How to paint a ceiling

Paint your ceiling like a pro with our detailed, step-by-step guide

how to paint a ceiling
(Image credit: Getty)

Is your ceiling showing its age? Time to clean all those cobwebs away and refresh your home with our easy, step-by-step guide to painting a ceiling. You'll be amazed by the pay-off for your interior – a new coat of ceiling paint will make your room feel lighter, brighter and taller, too, if you use a light colour. Or perhaps you'd like to fall for the fashion for painting the ceiling a bolder shade? Whichever, find out how to paint a ceiling in our easy step-by-step guide.

Find out more about all things paint on our dedicated hub page, and don't miss all our decorating tips, advice and how tos.

You will need:

1. Protect floors and furniture before painting

Cover the floor with an old sheet; if there is any furniture underneath the ceiling, make sure it is either moved out of the way, or also covered. No matter how careful a painter you are, or how effective your non-drip roller is, some dripping or splashing is inevitable. If you don’t have any old sheets, you can buy made-for-purpose, cheap, plastic dust sheets. 

2. Work safely

As far as household painting goes, painting a ceiling can be tricky - and even dangerous, if done hastily and without proper safety procedure. Make sure that your ladder is steady at all times; clear the area immediately around it of anything that might be a trip hazard. Most importantly, be patient: move your ladder along after finishing a section, rather than over-stretching. (Even if you don’t fall, you may end up pulling a muscle.) We also recommend using safety glasses to protect your eyes from spilling paint, dirt, and debris.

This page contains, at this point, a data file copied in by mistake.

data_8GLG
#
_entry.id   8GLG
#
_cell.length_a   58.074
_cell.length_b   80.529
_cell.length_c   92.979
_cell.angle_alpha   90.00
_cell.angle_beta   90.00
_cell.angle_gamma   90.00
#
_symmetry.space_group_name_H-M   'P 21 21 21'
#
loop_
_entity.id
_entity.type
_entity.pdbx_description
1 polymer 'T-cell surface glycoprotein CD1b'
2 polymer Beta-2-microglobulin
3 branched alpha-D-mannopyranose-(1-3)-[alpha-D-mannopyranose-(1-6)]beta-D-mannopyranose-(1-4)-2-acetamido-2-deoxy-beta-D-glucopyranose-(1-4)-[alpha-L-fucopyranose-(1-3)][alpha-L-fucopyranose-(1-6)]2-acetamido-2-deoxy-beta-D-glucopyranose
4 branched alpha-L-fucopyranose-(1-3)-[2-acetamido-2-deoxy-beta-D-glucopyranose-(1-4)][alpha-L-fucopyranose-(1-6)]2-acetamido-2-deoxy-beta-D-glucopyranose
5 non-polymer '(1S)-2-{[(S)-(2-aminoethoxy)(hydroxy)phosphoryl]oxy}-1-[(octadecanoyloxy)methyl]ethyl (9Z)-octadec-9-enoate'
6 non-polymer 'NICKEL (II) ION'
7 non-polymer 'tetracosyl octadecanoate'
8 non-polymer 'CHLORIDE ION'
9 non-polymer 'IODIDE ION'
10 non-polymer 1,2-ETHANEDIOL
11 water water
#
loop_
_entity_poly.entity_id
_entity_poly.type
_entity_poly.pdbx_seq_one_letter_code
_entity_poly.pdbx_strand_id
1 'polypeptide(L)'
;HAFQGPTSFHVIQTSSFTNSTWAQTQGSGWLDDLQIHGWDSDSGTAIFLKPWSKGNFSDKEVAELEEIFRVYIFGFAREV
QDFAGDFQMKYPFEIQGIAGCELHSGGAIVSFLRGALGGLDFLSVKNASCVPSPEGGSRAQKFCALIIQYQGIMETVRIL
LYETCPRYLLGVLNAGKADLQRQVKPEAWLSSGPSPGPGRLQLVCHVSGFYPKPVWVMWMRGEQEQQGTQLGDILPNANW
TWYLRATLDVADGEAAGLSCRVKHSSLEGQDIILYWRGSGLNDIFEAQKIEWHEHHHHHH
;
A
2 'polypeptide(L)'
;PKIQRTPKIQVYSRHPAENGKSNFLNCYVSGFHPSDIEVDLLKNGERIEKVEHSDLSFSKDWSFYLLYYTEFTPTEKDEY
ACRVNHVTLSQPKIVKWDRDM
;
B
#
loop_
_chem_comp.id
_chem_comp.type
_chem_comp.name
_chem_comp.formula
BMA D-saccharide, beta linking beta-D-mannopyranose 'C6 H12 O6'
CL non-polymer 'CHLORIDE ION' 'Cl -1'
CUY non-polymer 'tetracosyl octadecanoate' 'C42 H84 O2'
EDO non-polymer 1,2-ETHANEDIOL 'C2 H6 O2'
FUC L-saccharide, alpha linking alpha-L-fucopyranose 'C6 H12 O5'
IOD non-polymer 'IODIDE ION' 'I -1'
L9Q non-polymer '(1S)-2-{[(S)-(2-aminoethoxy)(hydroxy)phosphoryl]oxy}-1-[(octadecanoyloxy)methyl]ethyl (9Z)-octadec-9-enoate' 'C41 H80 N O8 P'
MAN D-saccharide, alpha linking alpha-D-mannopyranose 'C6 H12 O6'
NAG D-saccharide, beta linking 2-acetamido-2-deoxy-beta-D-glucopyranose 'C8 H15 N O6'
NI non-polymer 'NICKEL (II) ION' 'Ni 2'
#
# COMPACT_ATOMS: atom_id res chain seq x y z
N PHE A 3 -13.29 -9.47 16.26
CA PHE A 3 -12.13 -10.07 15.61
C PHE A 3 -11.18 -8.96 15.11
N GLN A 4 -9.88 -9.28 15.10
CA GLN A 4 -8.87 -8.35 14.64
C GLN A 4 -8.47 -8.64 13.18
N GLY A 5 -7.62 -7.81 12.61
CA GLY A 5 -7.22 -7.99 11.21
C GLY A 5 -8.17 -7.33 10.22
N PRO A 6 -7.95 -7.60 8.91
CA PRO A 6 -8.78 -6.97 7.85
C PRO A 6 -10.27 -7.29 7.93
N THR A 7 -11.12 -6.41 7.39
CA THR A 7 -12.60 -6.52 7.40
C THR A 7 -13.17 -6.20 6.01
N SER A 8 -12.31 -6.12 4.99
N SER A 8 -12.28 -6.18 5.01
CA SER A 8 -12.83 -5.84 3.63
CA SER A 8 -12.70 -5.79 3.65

Top tip: Don’t scrimp on ceiling paint: the lower the quality, the more coats you’ll need. With high-quality paint, two coats should be enough.

3. Mask off cornices and lights with masking tape

Mask off the areas around any lights and above and below your cornices and coving in order to avoid accidental paint spatters. 

4. Fill a roller tray  

Don't overfill, as it will be more awkward to move your tray around.

Top tip: Stick to matt paint; a sheen will create a reflective surface that makes imperfections more obvious.

5. Paint coving first 

Use a brush, rather than a roller, to paint your coving, as it will cover this area better. Remove your masking tape before the paint dries. Allow at least two hours between painting the coving and the rest of the ceiling.

6. Cut in around the edges of the ceiling 

Cutting in is the process of using a brush to paint along the edges and corners of the ceiling for a really neat finish. You can then fill in the majority of the ceiling with a roller. Watch our handy video below to see how to do it.

7. Apply your first coat

Apply paint with your roller of choice. If you are going to use a roller on an extendable pole, make sure you paint a wide edge around the ceiling as it can be difficult to neatly roll close to the walls. Alternatively, you can use a long-handle roller. Roll in small sections in front, behind, and either side of you; avoid rolling over a large area all at once, as you may miss a bit. Allow the paint to dry thoroughly.

8. Apply the second coat

The second coat is very important, and will give your ceiling really professional coverage. There's no need to brush the coving this time.

9. Painting textured ceilings

Textured ceilings (or popcorn ceilings, as you might hear them referred to) can be repainted with any paint, although you will almost certainly need to use a brush to get good coverage. If you want to achieve a textured or popcorn ceiling, you will need to use a specific, textured ceiling paint.

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